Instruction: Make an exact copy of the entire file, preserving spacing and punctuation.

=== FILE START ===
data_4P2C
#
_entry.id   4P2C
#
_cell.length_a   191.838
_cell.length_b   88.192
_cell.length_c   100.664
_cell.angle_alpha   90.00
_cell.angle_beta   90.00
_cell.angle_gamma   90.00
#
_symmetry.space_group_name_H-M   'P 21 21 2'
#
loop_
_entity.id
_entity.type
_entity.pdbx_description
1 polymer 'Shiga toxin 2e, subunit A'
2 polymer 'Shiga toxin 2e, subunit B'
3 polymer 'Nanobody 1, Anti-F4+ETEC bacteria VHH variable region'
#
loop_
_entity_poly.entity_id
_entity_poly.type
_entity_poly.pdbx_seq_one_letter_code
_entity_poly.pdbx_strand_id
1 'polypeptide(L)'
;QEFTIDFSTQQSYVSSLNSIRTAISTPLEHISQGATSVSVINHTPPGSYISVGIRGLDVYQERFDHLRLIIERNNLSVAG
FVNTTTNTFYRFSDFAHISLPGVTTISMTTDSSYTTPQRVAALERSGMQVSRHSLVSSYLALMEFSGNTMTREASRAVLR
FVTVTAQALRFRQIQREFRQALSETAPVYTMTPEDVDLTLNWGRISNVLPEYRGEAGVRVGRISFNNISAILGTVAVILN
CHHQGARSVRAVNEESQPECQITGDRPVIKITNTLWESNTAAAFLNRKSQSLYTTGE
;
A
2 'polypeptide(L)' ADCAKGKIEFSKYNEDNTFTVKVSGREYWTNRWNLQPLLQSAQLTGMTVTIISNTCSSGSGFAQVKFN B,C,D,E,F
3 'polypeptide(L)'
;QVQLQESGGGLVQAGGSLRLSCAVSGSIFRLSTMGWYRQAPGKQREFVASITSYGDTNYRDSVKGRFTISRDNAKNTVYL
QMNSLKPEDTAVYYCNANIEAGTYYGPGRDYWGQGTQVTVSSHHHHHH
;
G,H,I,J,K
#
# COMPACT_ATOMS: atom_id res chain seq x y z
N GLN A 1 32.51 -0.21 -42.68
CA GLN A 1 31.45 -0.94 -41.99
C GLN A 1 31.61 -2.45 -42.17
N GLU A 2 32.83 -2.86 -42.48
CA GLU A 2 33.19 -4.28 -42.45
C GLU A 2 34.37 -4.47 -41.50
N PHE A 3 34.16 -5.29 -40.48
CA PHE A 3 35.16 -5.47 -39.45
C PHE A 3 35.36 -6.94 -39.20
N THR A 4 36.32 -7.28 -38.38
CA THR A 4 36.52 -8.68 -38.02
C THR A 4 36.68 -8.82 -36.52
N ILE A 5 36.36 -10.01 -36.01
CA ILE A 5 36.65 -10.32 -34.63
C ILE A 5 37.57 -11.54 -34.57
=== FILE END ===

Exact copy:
data_4P2C
#
_entry.id   4P2C
#
_cell.length_a   191.838
_cell.length_b   88.192
_cell.length_c   100.664
_cell.angle_alpha   90.00
_cell.angle_beta   90.00
_cell.angle_gamma   90.00
#
_symmetry.space_group_name_H-M   'P 21 21 2'
#
loop_
_entity.id
_entity.type
_entity.pdbx_description
1 polymer 'Shiga toxin 2e, subunit A'
2 polymer 'Shiga toxin 2e, subunit B'
3 polymer 'Nanobody 1, Anti-F4+ETEC bacteria VHH variable region'
#
loop_
_entity_poly.entity_id
_entity_poly.type
_entity_poly.pdbx_seq_one_letter_code
_entity_poly.pdbx_strand_id
1 'polypeptide(L)'
;QEFTIDFSTQQSYVSSLNSIRTAISTPLEHISQGATSVSVINHTPPGSYISVGIRGLDVYQERFDHLRLIIERNNLSVAG
FVNTTTNTFYRFSDFAHISLPGVTTISMTTDSSYTTPQRVAALERSGMQVSRHSLVSSYLALMEFSGNTMTREASRAVLR
FVTVTAQALRFRQIQREFRQALSETAPVYTMTPEDVDLTLNWGRISNVLPEYRGEAGVRVGRISFNNISAILGTVAVILN
CHHQGARSVRAVNEESQPECQITGDRPVIKITNTLWESNTAAAFLNRKSQSLYTTGE
;
A
2 'polypeptide(L)' ADCAKGKIEFSKYNEDNTFTVKVSGREYWTNRWNLQPLLQSAQLTGMTVTIISNTCSSGSGFAQVKFN B,C,D,E,F
3 'polypeptide(L)'
;QVQLQESGGGLVQAGGSLRLSCAVSGSIFRLSTMGWYRQAPGKQREFVASITSYGDTNYRDSVKGRFTISRDNAKNTVYL
QMNSLKPEDTAVYYCNANIEAGTYYGPGRDYWGQGTQVTVSSHHHHHH
;
G,H,I,J,K
#
# COMPACT_ATOMS: atom_id res chain seq x y z
N GLN A 1 32.51 -0.21 -42.68
CA GLN A 1 31.45 -0.94 -41.99
C GLN A 1 31.61 -2.45 -42.17
N GLU A 2 32.83 -2.86 -42.48
CA GLU A 2 33.19 -4.28 -42.45
C GLU A 2 34.37 -4.47 -41.50
N PHE A 3 34.16 -5.29 -40.48
CA PHE A 3 35.16 -5.47 -39.45
C PHE A 3 35.36 -6.94 -39.20
N THR A 4 36.32 -7.28 -38.38
CA THR A 4 36.52 -8.68 -38.02
C THR A 4 36.68 -8.82 -36.52
N ILE A 5 36.36 -10.01 -36.01
CA ILE A 5 36.65 -10.32 -34.63
C ILE A 5 37.57 -11.54 -34.57